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Houghton Library Presents New Exhibition on Animal Anthropomorphism

Houghton Library is currently hosting an exhibit called Animals Are Us to share examples of anthropomorphism in children's literature.
Houghton Library is currently hosting an exhibit called Animals Are Us to share examples of anthropomorphism in children's literature. By Truong L. Nguyen
By Wai Yan Fong and Madison R. Webb, Contributing Writers

After remaining closed for nearly two years, Houghton Library premiered its exhibition “Animals Are Us” — which explores the use of animal anthropomorphism in literature — to the public this semester.

Open from Sept. to Jan., the display “invites you to engage critically with animal anthropomorphism and delight in the artfulness ​​of this enduring genre,” according to the website for the Houghton Library, which houses the University’s rare book collection.

Visitors can see original manuscripts and illustrations from children’s literature, including a “suppressed” 1865 edition of Lewis Carroll’s “Alice in Wonderland” and letters from author Beatrix Potter about her famed children’s book “The Tale of Peter Rabbit.”

The exhibition also holds the works of more contemporary children’s literature authors like Brenda Child, as well as a “Restoring Dignity” section, which contains animal illustrations from books that reframe American history “through the lens of Indigenous people.”

Anne-Marie Eze, chief communications officer for the library, said she believes people have criticized the animal anthropomorphism genre for being “one of the reasons why the children’s publishing route isn’t more diverse.”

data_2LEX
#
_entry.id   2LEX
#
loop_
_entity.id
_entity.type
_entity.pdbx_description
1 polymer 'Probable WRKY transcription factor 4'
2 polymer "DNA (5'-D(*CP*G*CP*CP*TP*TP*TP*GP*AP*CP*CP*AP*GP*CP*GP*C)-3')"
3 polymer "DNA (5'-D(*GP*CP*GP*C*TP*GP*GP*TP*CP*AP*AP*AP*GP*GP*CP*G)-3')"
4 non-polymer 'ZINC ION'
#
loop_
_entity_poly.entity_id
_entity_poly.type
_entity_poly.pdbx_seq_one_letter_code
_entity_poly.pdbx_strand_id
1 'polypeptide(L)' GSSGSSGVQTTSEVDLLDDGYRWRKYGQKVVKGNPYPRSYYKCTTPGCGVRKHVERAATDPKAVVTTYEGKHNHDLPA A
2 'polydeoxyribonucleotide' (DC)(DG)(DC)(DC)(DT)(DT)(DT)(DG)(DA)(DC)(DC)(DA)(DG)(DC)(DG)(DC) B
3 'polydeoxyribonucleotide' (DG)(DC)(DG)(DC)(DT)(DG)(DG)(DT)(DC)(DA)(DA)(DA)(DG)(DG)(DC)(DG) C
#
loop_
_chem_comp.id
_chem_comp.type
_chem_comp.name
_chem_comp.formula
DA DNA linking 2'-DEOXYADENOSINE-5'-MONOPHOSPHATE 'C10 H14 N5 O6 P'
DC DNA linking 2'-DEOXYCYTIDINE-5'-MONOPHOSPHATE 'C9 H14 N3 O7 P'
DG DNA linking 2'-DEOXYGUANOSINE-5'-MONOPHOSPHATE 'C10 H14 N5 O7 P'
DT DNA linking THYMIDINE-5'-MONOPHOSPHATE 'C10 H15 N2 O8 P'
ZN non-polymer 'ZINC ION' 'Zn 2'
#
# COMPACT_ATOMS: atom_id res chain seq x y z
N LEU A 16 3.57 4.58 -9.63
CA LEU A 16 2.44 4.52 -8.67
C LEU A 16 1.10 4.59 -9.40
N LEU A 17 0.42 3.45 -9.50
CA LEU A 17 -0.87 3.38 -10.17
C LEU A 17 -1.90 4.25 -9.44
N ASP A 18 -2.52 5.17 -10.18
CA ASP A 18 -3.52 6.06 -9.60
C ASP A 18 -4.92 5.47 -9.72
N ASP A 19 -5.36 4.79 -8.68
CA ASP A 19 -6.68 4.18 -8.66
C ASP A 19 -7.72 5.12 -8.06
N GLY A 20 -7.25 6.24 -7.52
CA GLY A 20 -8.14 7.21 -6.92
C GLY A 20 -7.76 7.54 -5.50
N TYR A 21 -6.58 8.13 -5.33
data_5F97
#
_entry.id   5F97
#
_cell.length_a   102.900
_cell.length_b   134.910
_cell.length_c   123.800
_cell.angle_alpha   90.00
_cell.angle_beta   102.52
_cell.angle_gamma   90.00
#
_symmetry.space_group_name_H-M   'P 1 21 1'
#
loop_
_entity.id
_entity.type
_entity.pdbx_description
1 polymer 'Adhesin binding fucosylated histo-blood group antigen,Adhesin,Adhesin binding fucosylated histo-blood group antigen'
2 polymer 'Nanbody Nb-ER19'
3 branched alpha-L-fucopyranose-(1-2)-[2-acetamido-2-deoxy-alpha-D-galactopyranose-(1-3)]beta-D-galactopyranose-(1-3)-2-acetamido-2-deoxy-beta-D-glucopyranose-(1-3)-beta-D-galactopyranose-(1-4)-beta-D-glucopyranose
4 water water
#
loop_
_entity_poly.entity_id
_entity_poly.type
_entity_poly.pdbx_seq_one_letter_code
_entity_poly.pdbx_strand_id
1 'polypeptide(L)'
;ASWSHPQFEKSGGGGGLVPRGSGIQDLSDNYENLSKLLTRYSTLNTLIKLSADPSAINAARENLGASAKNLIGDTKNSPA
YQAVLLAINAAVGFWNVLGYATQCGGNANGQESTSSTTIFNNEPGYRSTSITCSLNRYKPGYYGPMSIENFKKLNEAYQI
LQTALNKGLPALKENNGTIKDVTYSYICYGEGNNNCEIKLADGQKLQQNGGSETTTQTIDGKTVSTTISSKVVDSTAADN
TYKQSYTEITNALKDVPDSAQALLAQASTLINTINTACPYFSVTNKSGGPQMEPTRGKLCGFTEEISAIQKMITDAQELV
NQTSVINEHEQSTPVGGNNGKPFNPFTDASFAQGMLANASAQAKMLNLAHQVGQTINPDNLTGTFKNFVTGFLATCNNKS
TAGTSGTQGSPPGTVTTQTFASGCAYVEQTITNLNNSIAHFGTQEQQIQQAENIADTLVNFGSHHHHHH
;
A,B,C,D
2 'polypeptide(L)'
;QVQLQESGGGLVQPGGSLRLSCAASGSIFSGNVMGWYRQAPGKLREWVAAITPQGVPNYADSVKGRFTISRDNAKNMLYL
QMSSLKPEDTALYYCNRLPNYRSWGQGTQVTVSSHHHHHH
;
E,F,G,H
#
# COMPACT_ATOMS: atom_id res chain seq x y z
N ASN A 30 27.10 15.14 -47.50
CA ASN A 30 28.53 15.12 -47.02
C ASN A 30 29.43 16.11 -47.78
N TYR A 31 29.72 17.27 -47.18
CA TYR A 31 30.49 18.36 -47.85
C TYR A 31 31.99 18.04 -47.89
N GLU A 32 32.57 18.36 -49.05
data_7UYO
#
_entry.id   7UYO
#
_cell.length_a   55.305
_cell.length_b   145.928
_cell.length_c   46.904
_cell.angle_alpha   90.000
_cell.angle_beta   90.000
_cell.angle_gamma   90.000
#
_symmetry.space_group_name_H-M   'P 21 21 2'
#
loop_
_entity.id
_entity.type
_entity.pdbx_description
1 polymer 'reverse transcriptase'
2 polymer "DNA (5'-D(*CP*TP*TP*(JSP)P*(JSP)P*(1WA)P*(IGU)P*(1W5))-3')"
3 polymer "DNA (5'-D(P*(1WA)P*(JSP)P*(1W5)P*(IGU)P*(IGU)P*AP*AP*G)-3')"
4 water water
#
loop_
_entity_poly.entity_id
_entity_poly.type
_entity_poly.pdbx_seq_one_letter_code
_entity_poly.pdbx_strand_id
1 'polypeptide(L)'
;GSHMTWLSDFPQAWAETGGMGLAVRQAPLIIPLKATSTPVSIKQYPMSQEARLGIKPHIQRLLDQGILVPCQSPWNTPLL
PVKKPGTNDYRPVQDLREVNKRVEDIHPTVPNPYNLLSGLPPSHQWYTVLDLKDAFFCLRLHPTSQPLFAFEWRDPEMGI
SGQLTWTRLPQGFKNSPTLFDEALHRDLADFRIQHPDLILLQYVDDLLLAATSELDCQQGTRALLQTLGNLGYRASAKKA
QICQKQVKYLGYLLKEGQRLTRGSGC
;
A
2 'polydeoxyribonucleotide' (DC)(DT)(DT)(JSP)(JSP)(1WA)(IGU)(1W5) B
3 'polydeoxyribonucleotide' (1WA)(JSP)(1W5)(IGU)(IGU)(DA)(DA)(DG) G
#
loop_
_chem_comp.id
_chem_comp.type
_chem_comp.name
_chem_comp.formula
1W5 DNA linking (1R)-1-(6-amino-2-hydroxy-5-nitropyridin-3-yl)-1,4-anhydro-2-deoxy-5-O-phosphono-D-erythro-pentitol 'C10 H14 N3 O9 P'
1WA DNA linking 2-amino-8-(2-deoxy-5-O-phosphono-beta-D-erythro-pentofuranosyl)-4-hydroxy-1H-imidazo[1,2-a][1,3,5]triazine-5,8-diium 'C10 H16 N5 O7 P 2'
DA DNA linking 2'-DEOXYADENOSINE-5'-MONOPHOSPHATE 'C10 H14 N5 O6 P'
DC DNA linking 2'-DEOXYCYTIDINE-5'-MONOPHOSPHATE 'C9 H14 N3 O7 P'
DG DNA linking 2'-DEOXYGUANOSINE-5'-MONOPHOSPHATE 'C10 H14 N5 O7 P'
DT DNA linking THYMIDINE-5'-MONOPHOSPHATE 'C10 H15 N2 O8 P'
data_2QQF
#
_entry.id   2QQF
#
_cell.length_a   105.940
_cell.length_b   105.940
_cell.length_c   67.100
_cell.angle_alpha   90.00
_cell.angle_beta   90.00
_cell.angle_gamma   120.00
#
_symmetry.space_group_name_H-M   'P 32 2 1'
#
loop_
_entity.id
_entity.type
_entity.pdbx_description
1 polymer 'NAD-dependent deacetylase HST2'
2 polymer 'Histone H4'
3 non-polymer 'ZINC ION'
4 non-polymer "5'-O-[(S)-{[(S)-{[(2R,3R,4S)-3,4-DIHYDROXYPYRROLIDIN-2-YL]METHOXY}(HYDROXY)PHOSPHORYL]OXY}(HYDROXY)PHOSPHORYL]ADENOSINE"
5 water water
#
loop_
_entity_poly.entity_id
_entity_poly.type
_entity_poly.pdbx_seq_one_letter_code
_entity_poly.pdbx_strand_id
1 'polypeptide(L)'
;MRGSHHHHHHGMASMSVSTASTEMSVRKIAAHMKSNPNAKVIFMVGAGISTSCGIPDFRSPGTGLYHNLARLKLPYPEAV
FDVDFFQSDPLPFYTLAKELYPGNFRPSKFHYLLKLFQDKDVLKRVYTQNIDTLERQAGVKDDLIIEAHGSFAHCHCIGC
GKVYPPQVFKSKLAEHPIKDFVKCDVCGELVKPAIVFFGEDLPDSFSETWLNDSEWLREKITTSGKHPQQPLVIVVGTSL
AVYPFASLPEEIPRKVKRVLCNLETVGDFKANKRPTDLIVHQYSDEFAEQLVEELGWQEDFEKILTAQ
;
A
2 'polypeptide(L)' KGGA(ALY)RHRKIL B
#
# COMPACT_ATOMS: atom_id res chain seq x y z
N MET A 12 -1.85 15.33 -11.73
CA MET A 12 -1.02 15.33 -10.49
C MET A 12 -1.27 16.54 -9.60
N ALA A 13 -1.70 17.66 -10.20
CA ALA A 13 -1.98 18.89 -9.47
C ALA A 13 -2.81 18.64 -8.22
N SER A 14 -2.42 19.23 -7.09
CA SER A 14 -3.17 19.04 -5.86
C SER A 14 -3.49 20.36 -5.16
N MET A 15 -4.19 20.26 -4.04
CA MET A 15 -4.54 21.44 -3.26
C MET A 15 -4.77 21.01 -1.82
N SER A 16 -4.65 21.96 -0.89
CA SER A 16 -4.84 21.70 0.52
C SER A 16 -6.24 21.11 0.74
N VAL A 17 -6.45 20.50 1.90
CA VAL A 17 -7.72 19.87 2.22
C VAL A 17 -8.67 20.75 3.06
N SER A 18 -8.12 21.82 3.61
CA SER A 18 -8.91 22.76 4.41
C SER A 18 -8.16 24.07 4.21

“There are more books that have anthropomorphized animals or inanimate objects as protagonists than there are books that have protagonists of color, or disabled protagonists, or LGBTQ protagonists,” Eze said.

Eze added the literature in the exhibition encourages thoughtful engagement.

“It’s not the kind of children’s literature exhibition that panders to nostalgia,” she said. “We’ve tried to engage very critically with this genre of children’s literature.”

The introduction to the exhibition also references the controversy surrounding animal anthropomorphism.

“Librarians, teachers, and academics, particularly those of color, have long attributed the literary preference for animal anthropomorphism as a factor delaying diversification,” the introduction reads.

Eze selected two “experts” in children’s literature as curators for the exhibition — H. Nichols B. Clark ’69 and Meghan Melvin.

Clark currently serves as director and curator for The Eric Carle Museum of Picture Book Art, while Melvin curates for the Museum of Fine Arts in Boston.

Zelin Liu ’22, who visited the exhibition on Monday, said he enjoyed its specific focus on children’s literature.

“Children’s literature doesn’t tend to get focused on very much in academic discussion, so it’s nice to see some attention given how important it is to people’s understanding of literature,” Liu said.

Liu added that he appreciated the chance to return to Houghton, which has been closed for much of his time as an undergraduate.

“Now that it’s open, it's great to be back here to look at all these wonderful rare books and see Harvard’s magnificent collection,” he said.

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